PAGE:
Indiana: Interestingly enough, the Hoosiers will be forced to navigate the waters of the tournament without a senior leader a la Kentucky, having lost Verdell Jones III to an ACL tear in the Big Ten tournament. Likely, the responsibility will fall on the shoulders of freshman forward Cody Zeller, who led Indiana in points (15.5) and rebounds (6.5) this season. The Hoosiers really need sophomore guard Victor Oladipo to step up, especially to get past Kentucky. Oladipo has been relatively invisible his last five games (7.2 ppg) after averaging 15.6 points per game in seven previous contests.

Syracuse: Not often is a reserve relied on to win games, but Syracuse’s Dion Waiters is the Orange’s best player. In his last five games, Waiters is averaging 17.8 points per game off the bench. Kris Joseph and Scoop Jardine get a lot of the fanfare as seniors, but forward C.J. Fair will need to contribute inside, especially with the loss of Fab Melo.

Michigan State: Is there any need to say more than Draymond Green? The guy has breathed life into MSU all season, working in wondrous ways. Need proof? Check out his triple-double against LIU-Brooklyn. As far as finding a Robin to Green’s Batman, the Spartans have an array of talent waiting to be utilized, and junior forward Derrick Nix is the beast to get it done. Listed at 6-foot-9, 270 pounds, Nix is a load on the block that many teams can’t match up against. Averaging 14 points per game in the tournament, Nix allows Green to play the perimeter when needed to stretch the defense.

North Carolina: Harrison Barnes just became the de-facto man for the Heels with Kendall Marshall breaking his wrist, as sophomore guard Reggie Bullock must step up in the absence of the injured UNC point guard. He’s only scoring 8.7 per game, but with Marshall’s absence, Bullock must score in double digits if UNC hopes to reach the Final Four.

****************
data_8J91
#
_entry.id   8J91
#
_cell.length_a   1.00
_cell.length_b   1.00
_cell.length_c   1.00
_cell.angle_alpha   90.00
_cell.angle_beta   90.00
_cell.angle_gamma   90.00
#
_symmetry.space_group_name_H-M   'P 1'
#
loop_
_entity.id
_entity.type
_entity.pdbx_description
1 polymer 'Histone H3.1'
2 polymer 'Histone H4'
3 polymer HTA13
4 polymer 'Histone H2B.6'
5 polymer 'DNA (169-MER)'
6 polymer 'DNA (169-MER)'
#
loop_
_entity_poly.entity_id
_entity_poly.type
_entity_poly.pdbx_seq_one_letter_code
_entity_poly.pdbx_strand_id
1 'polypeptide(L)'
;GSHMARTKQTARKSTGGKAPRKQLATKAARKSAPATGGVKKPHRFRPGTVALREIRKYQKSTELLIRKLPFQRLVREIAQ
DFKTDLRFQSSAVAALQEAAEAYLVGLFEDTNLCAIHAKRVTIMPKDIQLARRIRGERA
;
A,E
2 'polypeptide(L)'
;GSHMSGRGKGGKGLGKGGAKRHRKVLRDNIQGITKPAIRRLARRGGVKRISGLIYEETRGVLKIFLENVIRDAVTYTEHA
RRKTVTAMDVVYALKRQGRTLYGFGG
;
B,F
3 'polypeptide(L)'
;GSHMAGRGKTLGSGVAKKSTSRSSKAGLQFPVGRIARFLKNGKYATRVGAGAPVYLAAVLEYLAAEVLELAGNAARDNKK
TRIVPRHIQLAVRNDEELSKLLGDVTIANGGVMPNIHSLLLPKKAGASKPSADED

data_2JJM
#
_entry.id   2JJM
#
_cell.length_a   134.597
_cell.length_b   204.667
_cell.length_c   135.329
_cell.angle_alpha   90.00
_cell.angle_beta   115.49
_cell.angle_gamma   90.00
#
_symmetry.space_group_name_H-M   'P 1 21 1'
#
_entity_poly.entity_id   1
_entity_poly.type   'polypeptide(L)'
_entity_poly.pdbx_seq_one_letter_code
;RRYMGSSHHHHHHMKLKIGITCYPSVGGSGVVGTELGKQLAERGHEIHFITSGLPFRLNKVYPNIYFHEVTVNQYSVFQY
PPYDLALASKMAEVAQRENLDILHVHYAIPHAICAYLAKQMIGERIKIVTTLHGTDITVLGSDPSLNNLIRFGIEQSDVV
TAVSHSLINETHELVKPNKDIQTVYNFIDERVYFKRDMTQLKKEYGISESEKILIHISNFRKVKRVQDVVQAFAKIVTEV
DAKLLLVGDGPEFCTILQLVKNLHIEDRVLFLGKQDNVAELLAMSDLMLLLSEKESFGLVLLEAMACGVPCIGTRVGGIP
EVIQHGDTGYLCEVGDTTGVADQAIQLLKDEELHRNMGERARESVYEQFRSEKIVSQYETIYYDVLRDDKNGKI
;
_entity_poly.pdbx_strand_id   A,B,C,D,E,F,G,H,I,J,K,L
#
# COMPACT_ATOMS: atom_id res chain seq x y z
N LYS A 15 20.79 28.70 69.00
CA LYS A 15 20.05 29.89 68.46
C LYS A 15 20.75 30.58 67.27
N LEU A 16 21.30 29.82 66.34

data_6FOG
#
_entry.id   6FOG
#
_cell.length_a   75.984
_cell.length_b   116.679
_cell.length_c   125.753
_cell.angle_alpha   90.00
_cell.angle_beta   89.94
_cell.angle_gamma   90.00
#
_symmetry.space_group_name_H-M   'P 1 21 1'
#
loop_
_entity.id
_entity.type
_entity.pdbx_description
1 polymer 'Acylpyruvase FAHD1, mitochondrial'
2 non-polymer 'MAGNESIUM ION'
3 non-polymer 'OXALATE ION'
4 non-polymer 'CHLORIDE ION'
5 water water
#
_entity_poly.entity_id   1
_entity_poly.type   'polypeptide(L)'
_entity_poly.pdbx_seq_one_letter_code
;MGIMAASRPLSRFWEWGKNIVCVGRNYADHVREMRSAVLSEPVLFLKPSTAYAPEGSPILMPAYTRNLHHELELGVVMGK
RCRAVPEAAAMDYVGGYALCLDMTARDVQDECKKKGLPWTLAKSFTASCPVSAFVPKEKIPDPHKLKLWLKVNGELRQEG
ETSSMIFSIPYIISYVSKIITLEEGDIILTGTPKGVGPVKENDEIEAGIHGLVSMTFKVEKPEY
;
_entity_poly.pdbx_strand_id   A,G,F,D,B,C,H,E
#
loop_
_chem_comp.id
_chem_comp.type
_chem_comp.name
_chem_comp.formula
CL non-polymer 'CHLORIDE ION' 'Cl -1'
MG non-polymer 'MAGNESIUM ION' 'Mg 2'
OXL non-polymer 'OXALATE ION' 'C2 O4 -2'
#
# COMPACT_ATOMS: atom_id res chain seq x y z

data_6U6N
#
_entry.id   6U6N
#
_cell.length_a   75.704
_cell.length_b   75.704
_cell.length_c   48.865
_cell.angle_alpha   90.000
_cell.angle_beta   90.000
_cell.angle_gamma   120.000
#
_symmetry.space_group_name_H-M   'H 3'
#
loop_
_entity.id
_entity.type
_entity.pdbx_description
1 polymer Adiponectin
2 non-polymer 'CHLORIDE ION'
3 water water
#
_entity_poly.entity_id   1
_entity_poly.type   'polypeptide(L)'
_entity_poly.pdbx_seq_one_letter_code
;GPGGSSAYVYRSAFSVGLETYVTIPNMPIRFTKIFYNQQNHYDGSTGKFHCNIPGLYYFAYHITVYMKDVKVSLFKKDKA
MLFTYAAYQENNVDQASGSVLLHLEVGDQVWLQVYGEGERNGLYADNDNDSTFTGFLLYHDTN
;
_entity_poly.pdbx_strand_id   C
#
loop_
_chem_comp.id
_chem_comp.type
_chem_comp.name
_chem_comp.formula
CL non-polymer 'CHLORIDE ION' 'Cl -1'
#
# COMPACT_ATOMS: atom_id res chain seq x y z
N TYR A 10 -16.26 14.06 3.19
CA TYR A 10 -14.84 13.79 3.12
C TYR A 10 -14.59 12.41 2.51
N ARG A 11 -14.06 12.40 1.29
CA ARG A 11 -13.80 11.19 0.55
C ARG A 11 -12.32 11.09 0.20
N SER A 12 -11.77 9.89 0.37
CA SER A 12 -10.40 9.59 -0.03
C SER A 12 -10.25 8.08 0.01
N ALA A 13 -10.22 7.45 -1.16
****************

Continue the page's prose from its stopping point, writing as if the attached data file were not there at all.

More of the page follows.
Marquette: Jae Crowder, Big East Player of the Year, somehow still manages to fly under the radar and is killing teams every game. Averaging a ridiculous 21 points and 14.5 boards in the tourney, if someone doesn’t find a way to slow him down, Marquette could win it all. Darius Johnson-Odom is already a star, so some offense from Madison-product Vander Blue would be nice. Blue has only scored 12 points in the tourney, and any significant contributions from him would really hinder opposing defenses’ ability to focus on Crowder or DJO.

Ohio State: The casual fan would expect Jared Sullinger or William Buford to be the names of the man who has taken the Buckeyes to this point, but it’s not. Sophomore forward Deshaun Thomas is in beast mode right now and shows no signs of stopping. The perfect complement to Thomas has been all-world defensive point guard Aaron Craft, but lately Craft has found his offensive rhthym. Against Gonzaga, Craft scored 17 points, doubled his average and dished out 10 dimes. When Kraft is on his offensive grind, it’s hard to imagine OSU losing.

Brett is a senior majoring in journalism. If you had a clean slate on your bracket, who out of the Sweet 16 would you pick to reach the Final Four, or win the NCAA Championship? Let Brett know by tweeting him at @BAsportswriter or email him at [email protected]